Municipal employees clean up a fallen tree on Reguliersgracht in Amsterdam, Netherlands, on Saturday. AFP
Emergency crews on Saturday battled to restore power to more than one million homes and businesses a day after Storm Eunice carved a deadly trail across northwest Europe and left transport networks in disarray.
At least 16 people were killed by falling trees and flying debris caused by the fierce winds in Britain, Ireland, the Netherlands, Belgium, Germany and Poland, emergency services said.
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Around 155,000 British homes were still without power late on Saturday after Storm Eunice knocked more than 1.3 million households off the grid the day before, energy companies said.
Workers carry out repair work on an overhead line and a railway in Maarssen, Netherlands, on Saturday. AFP
The fierce Atlantic storm brought record winds of up to 122 mph (196 kph) to Britain, killing three people and causing widespread disruption. At least six more deaths were reported in Ireland, Belgium and the Netherlands.
Train operators in Britain urged people not to travel, after most of the network was shut down when Eunice brought the strongest wind gust ever recorded in England.
The UK’s National Rail association said "routes across most of Great Britain” remained affected by the weather on Saturday morning, with disruptions to continue throughout the day.
Firefighters remove trees from a street following heavy storms in Neumuenster, Germany Reuters
The Met Office weather service said more strong winds would hit the southern coasts of England and Wales on Saturday, with the potential for further damage, while snow and ice could cause disruption further north.
Transport in Germany also remained severely disrupted, with railway operator Deutsche Bahn saying no long-distance trains would operate north of Dortmund, Hannover and Berlin until at least 6pm.
The storm left at least three people dead in Germany, including a man who fell as he was trying to repair a damaged roof and a driver whose car crashed into a tree that had fallen across a road.
A tree blocks the B3273 road after Storm Eunice in St Austell, Cornwall, Britain, on Saturday. Reuters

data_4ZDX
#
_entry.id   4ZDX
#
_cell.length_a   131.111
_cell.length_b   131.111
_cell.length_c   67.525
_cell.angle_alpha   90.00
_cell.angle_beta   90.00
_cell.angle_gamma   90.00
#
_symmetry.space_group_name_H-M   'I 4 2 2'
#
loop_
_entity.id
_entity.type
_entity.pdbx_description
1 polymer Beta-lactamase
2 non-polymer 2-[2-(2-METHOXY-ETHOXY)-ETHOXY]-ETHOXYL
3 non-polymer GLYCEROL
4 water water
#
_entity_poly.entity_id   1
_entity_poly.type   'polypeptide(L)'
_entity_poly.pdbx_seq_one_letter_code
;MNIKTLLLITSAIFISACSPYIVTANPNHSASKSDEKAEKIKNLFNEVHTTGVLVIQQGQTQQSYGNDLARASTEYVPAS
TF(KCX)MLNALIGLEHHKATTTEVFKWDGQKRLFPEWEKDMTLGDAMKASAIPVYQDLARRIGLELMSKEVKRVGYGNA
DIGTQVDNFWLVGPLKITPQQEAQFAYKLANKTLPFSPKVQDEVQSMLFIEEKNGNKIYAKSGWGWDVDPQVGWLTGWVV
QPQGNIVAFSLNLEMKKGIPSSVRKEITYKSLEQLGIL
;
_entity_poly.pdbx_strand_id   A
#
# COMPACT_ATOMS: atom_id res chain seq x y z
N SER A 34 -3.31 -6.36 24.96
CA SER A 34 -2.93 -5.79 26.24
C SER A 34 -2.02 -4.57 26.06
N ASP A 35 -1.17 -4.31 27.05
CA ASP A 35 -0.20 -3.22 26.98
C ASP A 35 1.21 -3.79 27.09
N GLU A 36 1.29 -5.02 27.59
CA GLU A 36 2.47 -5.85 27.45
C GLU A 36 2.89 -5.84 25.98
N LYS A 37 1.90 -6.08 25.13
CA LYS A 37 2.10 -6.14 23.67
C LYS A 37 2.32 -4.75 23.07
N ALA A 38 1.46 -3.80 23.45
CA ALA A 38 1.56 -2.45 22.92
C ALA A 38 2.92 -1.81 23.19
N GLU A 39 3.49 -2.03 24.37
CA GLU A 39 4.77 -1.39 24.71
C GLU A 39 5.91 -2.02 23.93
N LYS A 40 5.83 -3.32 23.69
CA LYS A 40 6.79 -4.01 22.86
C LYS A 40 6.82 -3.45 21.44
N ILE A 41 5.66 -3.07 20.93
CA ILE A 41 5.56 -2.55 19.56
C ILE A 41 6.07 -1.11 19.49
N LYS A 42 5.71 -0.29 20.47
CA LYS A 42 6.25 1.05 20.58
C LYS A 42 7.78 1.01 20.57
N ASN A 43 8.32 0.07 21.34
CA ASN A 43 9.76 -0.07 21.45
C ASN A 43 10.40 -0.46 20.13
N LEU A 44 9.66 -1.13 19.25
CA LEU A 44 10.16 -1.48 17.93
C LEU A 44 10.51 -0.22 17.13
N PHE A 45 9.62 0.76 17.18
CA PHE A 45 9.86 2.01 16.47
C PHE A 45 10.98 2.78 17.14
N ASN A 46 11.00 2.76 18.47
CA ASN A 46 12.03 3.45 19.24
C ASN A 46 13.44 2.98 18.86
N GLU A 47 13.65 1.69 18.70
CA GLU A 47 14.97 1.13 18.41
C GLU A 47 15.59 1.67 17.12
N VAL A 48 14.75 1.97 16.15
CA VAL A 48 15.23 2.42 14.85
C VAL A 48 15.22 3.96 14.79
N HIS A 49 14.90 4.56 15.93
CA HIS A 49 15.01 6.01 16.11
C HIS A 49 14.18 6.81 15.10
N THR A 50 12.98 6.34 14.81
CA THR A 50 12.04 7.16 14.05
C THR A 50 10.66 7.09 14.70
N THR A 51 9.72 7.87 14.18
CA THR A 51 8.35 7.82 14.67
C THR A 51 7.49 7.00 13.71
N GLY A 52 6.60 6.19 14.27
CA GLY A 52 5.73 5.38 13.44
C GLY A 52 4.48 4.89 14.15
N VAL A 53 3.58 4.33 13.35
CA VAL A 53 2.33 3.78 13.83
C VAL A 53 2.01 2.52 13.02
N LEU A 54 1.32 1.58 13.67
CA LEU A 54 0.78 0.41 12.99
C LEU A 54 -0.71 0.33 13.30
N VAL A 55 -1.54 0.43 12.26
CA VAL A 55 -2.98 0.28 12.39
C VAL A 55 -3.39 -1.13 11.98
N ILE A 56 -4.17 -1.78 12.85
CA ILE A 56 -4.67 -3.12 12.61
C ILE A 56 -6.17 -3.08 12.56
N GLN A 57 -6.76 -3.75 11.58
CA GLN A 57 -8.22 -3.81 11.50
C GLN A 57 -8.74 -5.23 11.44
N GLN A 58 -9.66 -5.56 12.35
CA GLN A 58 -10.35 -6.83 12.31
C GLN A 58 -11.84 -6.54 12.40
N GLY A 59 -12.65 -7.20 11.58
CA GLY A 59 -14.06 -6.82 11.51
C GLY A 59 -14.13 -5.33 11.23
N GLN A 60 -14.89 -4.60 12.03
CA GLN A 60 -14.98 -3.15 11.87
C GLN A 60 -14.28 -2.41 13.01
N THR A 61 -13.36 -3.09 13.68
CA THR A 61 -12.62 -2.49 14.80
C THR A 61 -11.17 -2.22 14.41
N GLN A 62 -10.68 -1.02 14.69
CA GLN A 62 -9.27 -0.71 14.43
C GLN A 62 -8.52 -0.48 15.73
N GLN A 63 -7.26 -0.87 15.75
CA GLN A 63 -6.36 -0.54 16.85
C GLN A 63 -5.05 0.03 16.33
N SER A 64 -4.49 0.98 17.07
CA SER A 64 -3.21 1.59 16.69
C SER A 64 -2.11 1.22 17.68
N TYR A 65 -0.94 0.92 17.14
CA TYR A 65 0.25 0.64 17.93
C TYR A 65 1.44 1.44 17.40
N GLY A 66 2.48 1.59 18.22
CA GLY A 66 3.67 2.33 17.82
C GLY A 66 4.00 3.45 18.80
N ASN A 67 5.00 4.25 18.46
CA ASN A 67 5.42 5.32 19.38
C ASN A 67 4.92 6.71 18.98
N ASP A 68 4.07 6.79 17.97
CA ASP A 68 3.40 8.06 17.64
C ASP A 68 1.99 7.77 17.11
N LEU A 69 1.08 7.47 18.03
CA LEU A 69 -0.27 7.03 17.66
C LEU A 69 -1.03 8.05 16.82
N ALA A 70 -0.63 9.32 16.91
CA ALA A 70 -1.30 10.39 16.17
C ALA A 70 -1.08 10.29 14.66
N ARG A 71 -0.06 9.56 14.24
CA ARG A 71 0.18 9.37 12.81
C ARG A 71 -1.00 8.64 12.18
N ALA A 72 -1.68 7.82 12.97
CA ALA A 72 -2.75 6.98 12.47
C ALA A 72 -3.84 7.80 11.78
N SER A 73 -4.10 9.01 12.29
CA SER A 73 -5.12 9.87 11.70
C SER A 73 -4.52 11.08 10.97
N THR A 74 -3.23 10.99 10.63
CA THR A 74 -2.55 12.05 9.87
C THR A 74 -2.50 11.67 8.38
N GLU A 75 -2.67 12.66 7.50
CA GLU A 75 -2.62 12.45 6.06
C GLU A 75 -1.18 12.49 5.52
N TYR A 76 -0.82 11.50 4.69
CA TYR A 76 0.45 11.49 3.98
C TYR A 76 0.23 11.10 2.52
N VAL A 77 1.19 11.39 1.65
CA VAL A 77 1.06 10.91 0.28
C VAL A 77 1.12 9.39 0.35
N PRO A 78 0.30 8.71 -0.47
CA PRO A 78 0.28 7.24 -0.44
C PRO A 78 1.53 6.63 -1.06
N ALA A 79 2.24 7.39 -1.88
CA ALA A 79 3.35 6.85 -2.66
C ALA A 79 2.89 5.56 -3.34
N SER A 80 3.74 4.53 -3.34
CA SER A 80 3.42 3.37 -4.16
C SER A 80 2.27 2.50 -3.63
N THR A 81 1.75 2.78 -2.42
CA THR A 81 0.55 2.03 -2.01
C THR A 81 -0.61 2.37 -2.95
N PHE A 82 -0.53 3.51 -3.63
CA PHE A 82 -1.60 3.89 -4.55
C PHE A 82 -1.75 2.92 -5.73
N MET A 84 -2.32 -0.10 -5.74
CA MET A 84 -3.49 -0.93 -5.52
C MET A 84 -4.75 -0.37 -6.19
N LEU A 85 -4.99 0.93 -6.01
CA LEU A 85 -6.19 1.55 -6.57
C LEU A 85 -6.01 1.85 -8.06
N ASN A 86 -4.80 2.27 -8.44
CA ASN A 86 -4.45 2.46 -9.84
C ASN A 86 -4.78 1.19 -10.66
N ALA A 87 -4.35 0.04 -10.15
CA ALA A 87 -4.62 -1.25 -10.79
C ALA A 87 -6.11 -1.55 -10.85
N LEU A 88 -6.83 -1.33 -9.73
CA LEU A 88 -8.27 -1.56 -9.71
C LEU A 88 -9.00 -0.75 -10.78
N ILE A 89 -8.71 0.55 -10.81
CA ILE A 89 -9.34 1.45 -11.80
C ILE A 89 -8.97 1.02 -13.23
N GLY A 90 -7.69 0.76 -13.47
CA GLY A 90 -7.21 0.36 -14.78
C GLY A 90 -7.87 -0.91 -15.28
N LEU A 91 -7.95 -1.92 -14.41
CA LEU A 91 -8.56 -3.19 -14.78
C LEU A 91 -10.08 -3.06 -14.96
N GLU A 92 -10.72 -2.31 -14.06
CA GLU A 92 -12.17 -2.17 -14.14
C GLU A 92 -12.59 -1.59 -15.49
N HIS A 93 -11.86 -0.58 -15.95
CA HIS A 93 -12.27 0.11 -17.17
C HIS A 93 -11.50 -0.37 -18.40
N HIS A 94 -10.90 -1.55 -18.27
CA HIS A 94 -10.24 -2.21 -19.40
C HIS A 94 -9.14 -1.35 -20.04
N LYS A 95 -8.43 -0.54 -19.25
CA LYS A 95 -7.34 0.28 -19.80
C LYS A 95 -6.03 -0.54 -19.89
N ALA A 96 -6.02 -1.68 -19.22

In Brentwood, east of London, a 400-year-old tree crashed into a house where Sven Good was working from home, as millions of other Britons heeded government advice to stay indoors.
"I could feel the whole roof going above me. It was absolutely terrifying," Good, 23, told Sky News, adding that none of the occupants was injured.
The train network in the Netherlands was paralysed, with no Eurostar and Thalys international services running from Britain and France after damage to overhead power lines.
The white-domed roof of the O2 Arena is seen after it was damaged during Storm Eunice in London. Reuters
France and Ireland were also grappling with rail disruption and power cuts, and Germany's rail operator Deutsche Bahn said "more than 1,000 kilometres" (620 miles) of track had suffered damage.
In the Czech Republic, around 26,000 households were left without electricity and Prague's city administration called on people not to venture into parks or forests for the time being.
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The storm's top sustained winds decreased slightly to 170 mph (275 kph) as its westward movement slowed, crawling along Grand Bahama island early Monday at 2 mph (4 kph) in what forecasters said would be a daylong assault.
Three people were killed and dozens of flights were cancelled or delayed after severe flooding in India’s financial hub Mumbai, with authorities warning of more heavy monsoon rains on Thursday.
A number of areas in the country, on Tuesday, witnessed light to heavy rain, accompanied by lightning and thunder, because of the country being affected by a surface depression.
Drake added that Hale left a manifest and maps of the school detailing control points, entry and exit points, and was "prepared for a confrontation with law enforcement."
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